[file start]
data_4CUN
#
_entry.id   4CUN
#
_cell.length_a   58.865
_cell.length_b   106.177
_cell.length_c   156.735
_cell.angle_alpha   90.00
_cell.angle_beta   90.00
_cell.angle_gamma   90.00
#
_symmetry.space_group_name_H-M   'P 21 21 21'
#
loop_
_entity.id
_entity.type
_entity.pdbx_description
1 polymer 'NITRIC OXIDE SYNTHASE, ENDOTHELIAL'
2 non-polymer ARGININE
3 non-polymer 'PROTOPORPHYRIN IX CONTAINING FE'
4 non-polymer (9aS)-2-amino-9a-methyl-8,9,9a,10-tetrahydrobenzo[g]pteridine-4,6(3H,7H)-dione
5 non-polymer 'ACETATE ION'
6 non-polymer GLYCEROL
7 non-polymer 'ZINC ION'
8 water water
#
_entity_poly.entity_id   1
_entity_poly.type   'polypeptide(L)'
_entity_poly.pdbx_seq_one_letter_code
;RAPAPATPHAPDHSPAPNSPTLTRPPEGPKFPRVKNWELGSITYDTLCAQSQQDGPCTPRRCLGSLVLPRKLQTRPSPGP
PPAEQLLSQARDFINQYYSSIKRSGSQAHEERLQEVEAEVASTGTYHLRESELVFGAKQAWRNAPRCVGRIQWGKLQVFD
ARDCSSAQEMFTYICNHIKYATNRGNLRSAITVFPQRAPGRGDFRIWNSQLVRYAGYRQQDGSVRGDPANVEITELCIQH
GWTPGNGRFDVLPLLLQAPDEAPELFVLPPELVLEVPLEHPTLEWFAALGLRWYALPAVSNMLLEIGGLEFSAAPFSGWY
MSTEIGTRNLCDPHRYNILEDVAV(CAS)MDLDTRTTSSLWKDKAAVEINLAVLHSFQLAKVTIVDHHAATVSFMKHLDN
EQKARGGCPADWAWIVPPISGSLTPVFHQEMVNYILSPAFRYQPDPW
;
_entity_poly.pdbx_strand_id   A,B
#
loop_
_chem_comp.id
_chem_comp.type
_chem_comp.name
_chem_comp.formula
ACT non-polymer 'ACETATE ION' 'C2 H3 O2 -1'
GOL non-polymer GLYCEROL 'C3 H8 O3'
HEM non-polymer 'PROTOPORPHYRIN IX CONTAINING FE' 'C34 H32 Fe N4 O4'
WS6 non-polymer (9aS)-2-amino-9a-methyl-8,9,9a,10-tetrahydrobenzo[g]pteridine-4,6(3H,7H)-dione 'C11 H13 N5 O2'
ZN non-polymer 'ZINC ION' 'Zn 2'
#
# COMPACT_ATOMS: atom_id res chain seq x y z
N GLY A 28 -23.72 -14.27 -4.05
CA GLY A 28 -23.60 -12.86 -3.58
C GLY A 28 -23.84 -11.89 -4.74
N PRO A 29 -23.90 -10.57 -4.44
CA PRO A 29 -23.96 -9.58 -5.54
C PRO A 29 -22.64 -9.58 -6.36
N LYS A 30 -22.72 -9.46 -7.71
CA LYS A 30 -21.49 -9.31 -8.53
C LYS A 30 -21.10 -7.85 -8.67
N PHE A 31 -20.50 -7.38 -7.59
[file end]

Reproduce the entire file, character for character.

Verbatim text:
data_4CUN
#
_entry.id   4CUN
#
_cell.length_a   58.865
_cell.length_b   106.177
_cell.length_c   156.735
_cell.angle_alpha   90.00
_cell.angle_beta   90.00
_cell.angle_gamma   90.00
#
_symmetry.space_group_name_H-M   'P 21 21 21'
#
loop_
_entity.id
_entity.type
_entity.pdbx_description
1 polymer 'NITRIC OXIDE SYNTHASE, ENDOTHELIAL'
2 non-polymer ARGININE
3 non-polymer 'PROTOPORPHYRIN IX CONTAINING FE'
4 non-polymer (9aS)-2-amino-9a-methyl-8,9,9a,10-tetrahydrobenzo[g]pteridine-4,6(3H,7H)-dione
5 non-polymer 'ACETATE ION'
6 non-polymer GLYCEROL
7 non-polymer 'ZINC ION'
8 water water
#
_entity_poly.entity_id   1
_entity_poly.type   'polypeptide(L)'
_entity_poly.pdbx_seq_one_letter_code
;RAPAPATPHAPDHSPAPNSPTLTRPPEGPKFPRVKNWELGSITYDTLCAQSQQDGPCTPRRCLGSLVLPRKLQTRPSPGP
PPAEQLLSQARDFINQYYSSIKRSGSQAHEERLQEVEAEVASTGTYHLRESELVFGAKQAWRNAPRCVGRIQWGKLQVFD
ARDCSSAQEMFTYICNHIKYATNRGNLRSAITVFPQRAPGRGDFRIWNSQLVRYAGYRQQDGSVRGDPANVEITELCIQH
GWTPGNGRFDVLPLLLQAPDEAPELFVLPPELVLEVPLEHPTLEWFAALGLRWYALPAVSNMLLEIGGLEFSAAPFSGWY
MSTEIGTRNLCDPHRYNILEDVAV(CAS)MDLDTRTTSSLWKDKAAVEINLAVLHSFQLAKVTIVDHHAATVSFMKHLDN
EQKARGGCPADWAWIVPPISGSLTPVFHQEMVNYILSPAFRYQPDPW
;
_entity_poly.pdbx_strand_id   A,B
#
loop_
_chem_comp.id
_chem_comp.type
_chem_comp.name
_chem_comp.formula
ACT non-polymer 'ACETATE ION' 'C2 H3 O2 -1'
GOL non-polymer GLYCEROL 'C3 H8 O3'
HEM non-polymer 'PROTOPORPHYRIN IX CONTAINING FE' 'C34 H32 Fe N4 O4'
WS6 non-polymer (9aS)-2-amino-9a-methyl-8,9,9a,10-tetrahydrobenzo[g]pteridine-4,6(3H,7H)-dione 'C11 H13 N5 O2'
ZN non-polymer 'ZINC ION' 'Zn 2'
#
# COMPACT_ATOMS: atom_id res chain seq x y z
N GLY A 28 -23.72 -14.27 -4.05
CA GLY A 28 -23.60 -12.86 -3.58
C GLY A 28 -23.84 -11.89 -4.74
N PRO A 29 -23.90 -10.57 -4.44
CA PRO A 29 -23.96 -9.58 -5.54
C PRO A 29 -22.64 -9.58 -6.36
N LYS A 30 -22.72 -9.46 -7.71
CA LYS A 30 -21.49 -9.31 -8.53
C LYS A 30 -21.10 -7.85 -8.67
N PHE A 31 -20.50 -7.38 -7.59